Basic needs like food & water, shelter, safety, health, relationships. Simply said – not so simply achieved! Certainly not all at once. Sometimes we seem to have them all; other times none of it!

“I was not; I have been; I am not; I do not mind.”

‘A while back’ – I’m shocked sometimes when I think about just how long ago it was! – I was living and working in and around London, working in Finance.  I was “doing OK”, not great, but “OK”.

I met a girl, we moved in together. She was also “doing OK”. We went to restaurants, pubs and gigs: together and with friends. We travelled a lot. We moved to Brighton, then to Sutton Coldfield. We got married, then had children. Twins: Jake and Ellie. Great kids! Having been made redundant earlier I became their full time stay-at-home Dad: for 3 years, until they started pre-school in preparation for school proper. By this time we were here in Wales.

Now, 5 years later, we’re separated. I live alone, in a small house: fine just for me but nothing like our old family home. The children who were my life I see now just 2 days a week: most of 1 day on the weekend and 1 evening after school.  And to be honest I’ve struggled to pick up with my career where I left off. The industry is very tech-driven and seems to have moved on, irrespective of all my experience. My age counts against me too I think; having to start again as it were a lot of the jobs I am qualified for I think are taken by young people.

We had a big house, and a good lifestyle: travel, good food, fun. Now I sometimes struggle even with the basics. Then I spent nearly all my time with my beloved Jake & Ellie; now I often feel like I hardly know them, like they’re growing up without me.

It’s very easy to look back and think things were perfect though isn’t it? I know they weren’t, even then.

Further back –  in New Zealand, for instance, before I found my feet career-wise here – I sometimes struggled, financially and socially. Even after I moved to the U.K. there were difficult times: I got caught up in the mortgage interest rate crisis of the ‘90s, and leaving the somewhat extreme religious group I got mixed up in was necessary, but still difficult, not least as it meant cutting myself off from all my ‘friends’ & having to start again socially.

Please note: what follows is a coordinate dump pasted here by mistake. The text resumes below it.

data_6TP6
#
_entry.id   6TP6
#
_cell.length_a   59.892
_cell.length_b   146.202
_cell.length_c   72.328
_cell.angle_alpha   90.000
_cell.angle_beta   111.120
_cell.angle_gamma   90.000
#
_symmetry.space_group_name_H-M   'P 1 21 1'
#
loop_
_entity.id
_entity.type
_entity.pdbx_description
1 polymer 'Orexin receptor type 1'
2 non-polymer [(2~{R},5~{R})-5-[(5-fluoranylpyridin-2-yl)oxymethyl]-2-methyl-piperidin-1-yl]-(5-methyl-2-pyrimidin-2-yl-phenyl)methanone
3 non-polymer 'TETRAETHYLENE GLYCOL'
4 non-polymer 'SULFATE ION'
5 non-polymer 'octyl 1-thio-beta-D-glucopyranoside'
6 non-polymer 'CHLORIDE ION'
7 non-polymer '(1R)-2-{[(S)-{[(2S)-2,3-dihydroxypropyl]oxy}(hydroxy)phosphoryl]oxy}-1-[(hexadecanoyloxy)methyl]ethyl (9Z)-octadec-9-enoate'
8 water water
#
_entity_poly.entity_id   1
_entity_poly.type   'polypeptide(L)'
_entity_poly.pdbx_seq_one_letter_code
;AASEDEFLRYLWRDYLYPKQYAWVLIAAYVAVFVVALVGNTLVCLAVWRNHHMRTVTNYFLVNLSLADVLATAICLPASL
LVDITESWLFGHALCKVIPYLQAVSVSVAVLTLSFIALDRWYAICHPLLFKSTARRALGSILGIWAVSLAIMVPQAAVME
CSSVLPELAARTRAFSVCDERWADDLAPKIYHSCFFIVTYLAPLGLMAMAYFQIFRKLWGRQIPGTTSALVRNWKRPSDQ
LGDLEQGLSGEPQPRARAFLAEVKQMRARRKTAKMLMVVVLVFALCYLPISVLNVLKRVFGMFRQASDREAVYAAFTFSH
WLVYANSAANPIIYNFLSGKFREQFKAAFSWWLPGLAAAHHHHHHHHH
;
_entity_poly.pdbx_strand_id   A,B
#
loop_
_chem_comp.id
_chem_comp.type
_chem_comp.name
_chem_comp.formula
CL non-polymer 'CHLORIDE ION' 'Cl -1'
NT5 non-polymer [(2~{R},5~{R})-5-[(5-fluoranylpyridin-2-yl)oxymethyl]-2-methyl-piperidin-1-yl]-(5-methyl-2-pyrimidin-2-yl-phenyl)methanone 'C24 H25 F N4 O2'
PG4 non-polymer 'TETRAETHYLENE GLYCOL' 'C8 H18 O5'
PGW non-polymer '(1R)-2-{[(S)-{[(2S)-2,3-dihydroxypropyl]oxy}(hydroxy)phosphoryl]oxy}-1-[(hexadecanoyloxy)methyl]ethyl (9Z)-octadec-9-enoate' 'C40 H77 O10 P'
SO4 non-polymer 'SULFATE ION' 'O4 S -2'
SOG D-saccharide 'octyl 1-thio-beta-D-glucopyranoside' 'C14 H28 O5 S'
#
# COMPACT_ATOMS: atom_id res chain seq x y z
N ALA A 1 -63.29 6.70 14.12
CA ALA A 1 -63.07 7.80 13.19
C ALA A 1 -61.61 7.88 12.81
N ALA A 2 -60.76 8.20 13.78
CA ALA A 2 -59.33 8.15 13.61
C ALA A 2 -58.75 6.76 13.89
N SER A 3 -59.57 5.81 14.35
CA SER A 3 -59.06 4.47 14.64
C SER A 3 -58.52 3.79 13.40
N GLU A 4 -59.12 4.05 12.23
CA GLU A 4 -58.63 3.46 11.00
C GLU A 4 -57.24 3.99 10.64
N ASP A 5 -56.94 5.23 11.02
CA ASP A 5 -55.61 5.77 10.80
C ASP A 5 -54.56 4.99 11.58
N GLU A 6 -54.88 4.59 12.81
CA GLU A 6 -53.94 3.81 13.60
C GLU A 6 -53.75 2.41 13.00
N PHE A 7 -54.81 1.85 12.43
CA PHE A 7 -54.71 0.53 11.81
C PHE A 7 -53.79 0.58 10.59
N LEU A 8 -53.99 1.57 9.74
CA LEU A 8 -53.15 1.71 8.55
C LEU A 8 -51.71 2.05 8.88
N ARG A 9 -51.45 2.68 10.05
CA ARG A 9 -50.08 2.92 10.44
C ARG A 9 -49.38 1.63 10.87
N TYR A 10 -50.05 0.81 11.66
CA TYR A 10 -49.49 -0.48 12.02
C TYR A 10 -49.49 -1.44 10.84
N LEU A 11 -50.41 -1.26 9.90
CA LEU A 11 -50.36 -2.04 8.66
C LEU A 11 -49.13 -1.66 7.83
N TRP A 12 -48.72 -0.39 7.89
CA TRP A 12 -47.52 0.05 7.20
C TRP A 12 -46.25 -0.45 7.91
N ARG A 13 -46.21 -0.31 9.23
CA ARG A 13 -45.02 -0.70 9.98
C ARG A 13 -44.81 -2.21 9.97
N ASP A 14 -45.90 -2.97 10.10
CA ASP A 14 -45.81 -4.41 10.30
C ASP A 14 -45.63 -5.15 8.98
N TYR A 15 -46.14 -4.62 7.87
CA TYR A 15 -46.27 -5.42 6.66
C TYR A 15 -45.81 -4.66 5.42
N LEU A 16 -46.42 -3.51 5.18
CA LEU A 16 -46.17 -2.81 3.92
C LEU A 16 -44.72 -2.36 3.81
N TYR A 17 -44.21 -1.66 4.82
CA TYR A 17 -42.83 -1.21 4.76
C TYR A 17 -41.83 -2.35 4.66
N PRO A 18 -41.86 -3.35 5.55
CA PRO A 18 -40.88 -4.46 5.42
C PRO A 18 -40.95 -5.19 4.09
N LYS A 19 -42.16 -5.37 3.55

“I was not; I have been; I am not; I do not mind.”

I had tough times before, some good times, and now difficult times again. Life has its ups and downs. It’s just a question of perspective isn’t it? I’m trying to be grateful for what I do have. Great children who love me, food & shelter, safety, reasonably good health, friendships.

That’s more than millions of people all over the world can say. In many ways I’m lucky, despite what the reality of my life seems to be a lot of the time.

“I had not; I did have; I do not have; I do not mind”

I’m trying very hard to improve the things I can, while learning to accept and make the most of life as it is.

Thank you Epicurus: those are indeed wise words.

Confession Time

There are an increasing number of stay-at-home & hands-on Dads – more power to them! There are many Dads of twins. And of course older Dads. But there can’t be too many who are all 3. That was one of the reasons I started this blog; in the hope that whatever experiences I had might be of interest to others: Dads, Mums, or those just looking.